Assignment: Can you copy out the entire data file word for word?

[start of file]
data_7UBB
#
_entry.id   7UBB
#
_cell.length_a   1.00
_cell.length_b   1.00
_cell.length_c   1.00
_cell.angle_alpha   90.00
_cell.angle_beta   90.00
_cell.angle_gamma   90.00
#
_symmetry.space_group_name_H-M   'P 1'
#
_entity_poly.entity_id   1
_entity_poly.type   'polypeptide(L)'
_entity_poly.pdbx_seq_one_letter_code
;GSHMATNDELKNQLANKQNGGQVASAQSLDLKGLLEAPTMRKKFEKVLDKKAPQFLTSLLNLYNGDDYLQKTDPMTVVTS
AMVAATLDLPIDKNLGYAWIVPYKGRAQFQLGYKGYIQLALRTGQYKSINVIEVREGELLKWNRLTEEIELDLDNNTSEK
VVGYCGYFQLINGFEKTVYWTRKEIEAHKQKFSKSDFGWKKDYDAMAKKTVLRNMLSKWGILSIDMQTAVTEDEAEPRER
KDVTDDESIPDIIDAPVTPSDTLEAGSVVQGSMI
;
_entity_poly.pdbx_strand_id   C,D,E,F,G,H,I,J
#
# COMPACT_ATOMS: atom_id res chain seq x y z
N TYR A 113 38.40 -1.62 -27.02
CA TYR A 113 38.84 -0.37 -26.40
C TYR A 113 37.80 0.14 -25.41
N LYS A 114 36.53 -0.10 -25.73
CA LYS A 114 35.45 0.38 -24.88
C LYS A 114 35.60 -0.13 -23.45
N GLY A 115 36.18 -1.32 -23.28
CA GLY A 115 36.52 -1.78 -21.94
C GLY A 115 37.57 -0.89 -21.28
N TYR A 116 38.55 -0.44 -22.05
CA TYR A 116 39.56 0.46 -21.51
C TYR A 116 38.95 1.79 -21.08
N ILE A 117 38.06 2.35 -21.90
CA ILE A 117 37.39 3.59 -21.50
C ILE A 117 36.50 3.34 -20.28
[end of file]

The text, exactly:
data_7UBB
#
_entry.id   7UBB
#
_cell.length_a   1.00
_cell.length_b   1.00
_cell.length_c   1.00
_cell.angle_alpha   90.00
_cell.angle_beta   90.00
_cell.angle_gamma   90.00
#
_symmetry.space_group_name_H-M   'P 1'
#
_entity_poly.entity_id   1
_entity_poly.type   'polypeptide(L)'
_entity_poly.pdbx_seq_one_letter_code
;GSHMATNDELKNQLANKQNGGQVASAQSLDLKGLLEAPTMRKKFEKVLDKKAPQFLTSLLNLYNGDDYLQKTDPMTVVTS
AMVAATLDLPIDKNLGYAWIVPYKGRAQFQLGYKGYIQLALRTGQYKSINVIEVREGELLKWNRLTEEIELDLDNNTSEK
VVGYCGYFQLINGFEKTVYWTRKEIEAHKQKFSKSDFGWKKDYDAMAKKTVLRNMLSKWGILSIDMQTAVTEDEAEPRER
KDVTDDESIPDIIDAPVTPSDTLEAGSVVQGSMI
;
_entity_poly.pdbx_strand_id   C,D,E,F,G,H,I,J
#
# COMPACT_ATOMS: atom_id res chain seq x y z
N TYR A 113 38.40 -1.62 -27.02
CA TYR A 113 38.84 -0.37 -26.40
C TYR A 113 37.80 0.14 -25.41
N LYS A 114 36.53 -0.10 -25.73
CA LYS A 114 35.45 0.38 -24.88
C LYS A 114 35.60 -0.13 -23.45
N GLY A 115 36.18 -1.32 -23.28
CA GLY A 115 36.52 -1.78 -21.94
C GLY A 115 37.57 -0.89 -21.28
N TYR A 116 38.55 -0.44 -22.05
CA TYR A 116 39.56 0.46 -21.51
C TYR A 116 38.95 1.79 -21.08
N ILE A 117 38.06 2.35 -21.90
CA ILE A 117 37.39 3.59 -21.50
C ILE A 117 36.50 3.34 -20.28